An interview with Jon Wallace

Jon Wallace

Jon Wallace is a science fiction author based in London, England. His debut novel, "Barricade", is published on June 19 2014 from Gollancz. A review of that book can be read here.

Michelle Herbert spoke with Jon a week before the book’s publication.

Would you class Barricade as dystopian or post apocalyptic, or perhaps a meeting of the two?

It is a definitely a post-apocalyptic novel, set after a nuclear war.

However, there are flashbacks to the dystopia that created the post-apocalyptic world. That’s because Barricade is told from the perspective of the ‘bad guys’, and I wanted to explore the dying civilisation that spawned them. That way I could give some context to their society, and show that perhaps the bad guy tag isn’t always that easily applied.

I found Barricade a very grim novel. Why did you choose to focus the story on the Ficials (artificial beings) rather than the Reals (Humans)?

It’s a grim setting alright, but the story is exciting and funny and full of colourful characters.

I focused on the Ficials because I wanted to approach the post-apocalyptic novel from this ‘bad guy’ perspective. When I started on the book I wasn’t totally sure I would stick with that approach, but the more I wrote of Kenstibec (the main character) the more I thought it worked. It was interesting to look at the world through the eyes of a character with no regard for life, love or morality.

He has these very cold, pre-conceived ideas about human history, and all his experience of our behaviour leads him to think us a redundant species. His kind was created to help salvage our crumbling civilisation – but as far as he is concerned it was a lost cause: we wouldn’t listen to Ficial advice, only fought harder to preserve a flawed system: therefore we had to go.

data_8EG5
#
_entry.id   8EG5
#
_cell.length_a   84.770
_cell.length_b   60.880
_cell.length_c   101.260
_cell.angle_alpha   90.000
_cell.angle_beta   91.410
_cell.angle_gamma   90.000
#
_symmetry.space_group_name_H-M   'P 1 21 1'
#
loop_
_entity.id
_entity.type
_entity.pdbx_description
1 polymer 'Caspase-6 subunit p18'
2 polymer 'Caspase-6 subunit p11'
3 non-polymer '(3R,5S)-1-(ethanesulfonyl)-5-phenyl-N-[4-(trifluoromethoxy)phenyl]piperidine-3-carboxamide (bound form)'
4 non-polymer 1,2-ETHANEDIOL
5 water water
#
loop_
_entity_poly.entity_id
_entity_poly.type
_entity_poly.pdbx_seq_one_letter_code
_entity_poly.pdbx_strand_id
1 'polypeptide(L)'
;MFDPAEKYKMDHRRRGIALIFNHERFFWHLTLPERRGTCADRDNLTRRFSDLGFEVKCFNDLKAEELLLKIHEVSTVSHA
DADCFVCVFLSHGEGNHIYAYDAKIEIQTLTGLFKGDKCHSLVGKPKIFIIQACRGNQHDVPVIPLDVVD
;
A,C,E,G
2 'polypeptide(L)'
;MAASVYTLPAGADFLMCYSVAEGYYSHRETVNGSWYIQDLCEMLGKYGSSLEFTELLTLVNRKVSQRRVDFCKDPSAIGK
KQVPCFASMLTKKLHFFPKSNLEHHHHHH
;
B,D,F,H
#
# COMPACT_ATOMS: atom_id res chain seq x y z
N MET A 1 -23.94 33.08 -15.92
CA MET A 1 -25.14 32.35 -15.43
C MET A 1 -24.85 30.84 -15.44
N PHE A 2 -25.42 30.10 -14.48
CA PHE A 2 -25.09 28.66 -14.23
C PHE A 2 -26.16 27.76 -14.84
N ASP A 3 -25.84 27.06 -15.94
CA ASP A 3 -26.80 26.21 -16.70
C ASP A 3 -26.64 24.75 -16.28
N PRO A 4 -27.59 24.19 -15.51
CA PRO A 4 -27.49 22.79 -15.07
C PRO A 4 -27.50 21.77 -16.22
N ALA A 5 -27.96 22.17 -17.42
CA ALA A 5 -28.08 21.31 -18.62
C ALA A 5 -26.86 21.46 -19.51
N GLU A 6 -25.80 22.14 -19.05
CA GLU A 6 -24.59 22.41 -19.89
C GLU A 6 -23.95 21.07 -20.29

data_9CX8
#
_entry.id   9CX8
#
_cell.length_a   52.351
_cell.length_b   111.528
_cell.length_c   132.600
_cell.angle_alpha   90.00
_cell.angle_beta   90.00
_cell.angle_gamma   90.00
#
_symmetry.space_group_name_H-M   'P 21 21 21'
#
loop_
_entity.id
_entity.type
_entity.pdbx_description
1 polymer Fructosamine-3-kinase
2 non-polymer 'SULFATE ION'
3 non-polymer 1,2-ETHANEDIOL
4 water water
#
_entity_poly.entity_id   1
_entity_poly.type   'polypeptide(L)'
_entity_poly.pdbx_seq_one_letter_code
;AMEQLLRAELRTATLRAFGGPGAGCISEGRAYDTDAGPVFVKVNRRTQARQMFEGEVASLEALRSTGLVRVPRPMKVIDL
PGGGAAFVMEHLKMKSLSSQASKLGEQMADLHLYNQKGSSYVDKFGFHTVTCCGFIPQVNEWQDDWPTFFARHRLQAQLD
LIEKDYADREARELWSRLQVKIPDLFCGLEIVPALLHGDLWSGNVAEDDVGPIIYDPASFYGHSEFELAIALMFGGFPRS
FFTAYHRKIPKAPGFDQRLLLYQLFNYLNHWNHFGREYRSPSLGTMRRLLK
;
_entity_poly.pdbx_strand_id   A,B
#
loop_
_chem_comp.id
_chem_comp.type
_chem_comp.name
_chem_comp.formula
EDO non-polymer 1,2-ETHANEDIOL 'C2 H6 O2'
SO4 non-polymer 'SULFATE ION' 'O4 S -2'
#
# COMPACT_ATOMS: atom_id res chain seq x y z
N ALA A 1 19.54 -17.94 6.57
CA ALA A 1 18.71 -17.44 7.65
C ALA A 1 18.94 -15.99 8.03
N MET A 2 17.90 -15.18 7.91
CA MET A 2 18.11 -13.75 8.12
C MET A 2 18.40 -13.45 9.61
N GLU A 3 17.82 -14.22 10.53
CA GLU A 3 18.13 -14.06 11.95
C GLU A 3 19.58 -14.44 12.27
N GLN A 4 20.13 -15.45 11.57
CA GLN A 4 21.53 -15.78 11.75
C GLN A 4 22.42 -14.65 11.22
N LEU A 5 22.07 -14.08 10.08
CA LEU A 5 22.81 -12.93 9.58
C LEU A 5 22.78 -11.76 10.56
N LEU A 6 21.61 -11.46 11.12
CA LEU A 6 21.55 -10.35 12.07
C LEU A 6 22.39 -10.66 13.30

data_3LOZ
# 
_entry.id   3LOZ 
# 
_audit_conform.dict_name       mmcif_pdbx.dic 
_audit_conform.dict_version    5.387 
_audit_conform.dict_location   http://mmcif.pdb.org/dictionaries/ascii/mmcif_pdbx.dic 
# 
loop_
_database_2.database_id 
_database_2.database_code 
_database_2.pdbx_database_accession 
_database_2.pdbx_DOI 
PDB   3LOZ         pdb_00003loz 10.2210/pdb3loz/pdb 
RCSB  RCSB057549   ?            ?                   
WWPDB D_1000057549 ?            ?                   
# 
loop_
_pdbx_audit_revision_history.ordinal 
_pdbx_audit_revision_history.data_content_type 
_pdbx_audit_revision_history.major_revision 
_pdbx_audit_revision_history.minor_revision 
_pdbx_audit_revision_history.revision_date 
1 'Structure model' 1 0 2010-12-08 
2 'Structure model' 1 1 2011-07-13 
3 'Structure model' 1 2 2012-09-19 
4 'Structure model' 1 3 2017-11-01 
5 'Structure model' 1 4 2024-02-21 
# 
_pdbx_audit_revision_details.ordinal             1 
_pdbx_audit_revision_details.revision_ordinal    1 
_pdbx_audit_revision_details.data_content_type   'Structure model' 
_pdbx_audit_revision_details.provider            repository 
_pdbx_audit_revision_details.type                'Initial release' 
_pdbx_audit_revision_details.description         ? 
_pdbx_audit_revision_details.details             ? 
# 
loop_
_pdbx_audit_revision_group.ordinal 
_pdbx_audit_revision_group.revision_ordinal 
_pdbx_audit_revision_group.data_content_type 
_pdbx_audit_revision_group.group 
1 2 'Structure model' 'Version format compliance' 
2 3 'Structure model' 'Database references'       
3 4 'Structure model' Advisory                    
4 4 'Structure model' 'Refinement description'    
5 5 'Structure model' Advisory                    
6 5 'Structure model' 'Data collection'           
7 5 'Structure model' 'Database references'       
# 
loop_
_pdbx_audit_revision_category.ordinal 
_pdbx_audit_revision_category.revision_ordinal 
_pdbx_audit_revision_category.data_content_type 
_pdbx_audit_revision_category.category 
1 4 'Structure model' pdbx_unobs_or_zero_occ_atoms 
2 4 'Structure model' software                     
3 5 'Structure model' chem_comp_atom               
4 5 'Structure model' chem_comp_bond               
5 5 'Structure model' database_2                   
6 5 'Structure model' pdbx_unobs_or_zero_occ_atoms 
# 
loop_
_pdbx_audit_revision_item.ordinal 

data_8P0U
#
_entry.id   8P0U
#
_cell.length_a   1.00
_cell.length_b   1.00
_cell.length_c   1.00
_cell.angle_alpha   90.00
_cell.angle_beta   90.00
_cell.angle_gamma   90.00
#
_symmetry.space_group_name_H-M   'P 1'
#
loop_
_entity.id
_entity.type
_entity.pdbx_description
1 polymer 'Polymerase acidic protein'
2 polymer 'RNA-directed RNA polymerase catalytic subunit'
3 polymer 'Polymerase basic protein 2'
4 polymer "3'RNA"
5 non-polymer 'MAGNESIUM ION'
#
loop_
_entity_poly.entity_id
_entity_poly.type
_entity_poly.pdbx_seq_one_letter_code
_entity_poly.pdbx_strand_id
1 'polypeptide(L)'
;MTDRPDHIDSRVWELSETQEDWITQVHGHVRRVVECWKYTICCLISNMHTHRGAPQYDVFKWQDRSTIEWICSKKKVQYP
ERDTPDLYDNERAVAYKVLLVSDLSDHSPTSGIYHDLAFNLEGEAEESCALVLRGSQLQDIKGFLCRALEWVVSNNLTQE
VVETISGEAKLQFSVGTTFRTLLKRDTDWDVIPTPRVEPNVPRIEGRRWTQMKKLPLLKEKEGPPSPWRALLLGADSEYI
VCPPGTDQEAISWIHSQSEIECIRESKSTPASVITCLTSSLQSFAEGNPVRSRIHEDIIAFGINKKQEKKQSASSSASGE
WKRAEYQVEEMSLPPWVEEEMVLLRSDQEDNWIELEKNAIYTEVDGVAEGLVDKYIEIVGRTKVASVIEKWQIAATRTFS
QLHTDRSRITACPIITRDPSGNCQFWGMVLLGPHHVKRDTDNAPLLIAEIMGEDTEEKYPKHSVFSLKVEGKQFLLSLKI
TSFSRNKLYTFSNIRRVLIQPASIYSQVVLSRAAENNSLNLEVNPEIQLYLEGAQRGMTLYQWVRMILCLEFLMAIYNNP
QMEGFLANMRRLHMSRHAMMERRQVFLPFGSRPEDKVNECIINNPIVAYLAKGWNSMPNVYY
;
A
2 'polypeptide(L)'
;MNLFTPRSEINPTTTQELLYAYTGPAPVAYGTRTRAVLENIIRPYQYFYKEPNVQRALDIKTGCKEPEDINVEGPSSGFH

On his own, you’d get tired of him – but that’s where the main human character is so important. Through the course of the book he spars with Kenstibec, with pretty funny results, and challenges Ficial notions about humanity: he is resourceful, cunning, and possessed of enormous reserves of strength. He shows that for all his faults, man retains a capacity for great accomplishments.

What was it that inspired you to write this story about artificial intelligence? Was its source the over reliance on technology that can already be seen in the 21st Century?

I was probably inspired by a creeping sense which I think most of us share in some measure: That as a species we’re failing to respond to the threat of planet-wide catastrophe; that instead of using technology to deal with it, we’re using it to more efficiently spy, kill and shop – and that last-minute emergency measures might hasten the end, rather than prevent it.

OK I’m beginning to see where your ‘grim’ comment comes from…

Regarding Ficials, I wondered how they came about? Are they cloned or bred from human cells, taking away the human emotions to only be logical and rational thinkers?

Well, that’s a tough one to get into as this is explored a lot more in Books 2 and 3. The main thing to say is that Ficials are defined mostly by their symbiosis with nanotechnology, and by altered brain chemistry.

Barricade is based in the UK but there was not much information given on what has happened to the rest of the world. Was this done on purpose, to allow the reader to imagine how bad the rest of the world has become? Or will you go into more detail in future books?

A lot more detail comes about the rest of the world in Book 3, but yes in Barricade I wanted to hint at total chaos overseas before the war, and leave the reader to imagine what state it might be in now. It is certainly the case that before the war Ficials were born, bred and limited to Britain, making the UK a pariah state.

On your website it mentions that Barricade will be a trilogy and, without giving spoilers about the end of the first book, will this be looking into the far future or will it be focused on characters we have already met?

It will introduce new characters, but Kenstibec will still be telling the story.

What book would you say inspired you to become a writer?

The one that always jumps out is Down and Out in Paris and London by George Orwell. It was the first book I couldn’t put down.

What one question would you like to answer that you’re never asked?

“How does it feel to be a millionaire novelist with nothing to do but lie on the sofa all day, eating cookies and writing?”

That would be nice, but I’ll not be asked it unless I sell a lot of books.

My answer would be “great”, by the way.

Thank you for your time.

You can find out more about Jon on his website, or follow him on Twitter @Jon_Wallace.

Jon Wallace books reviewed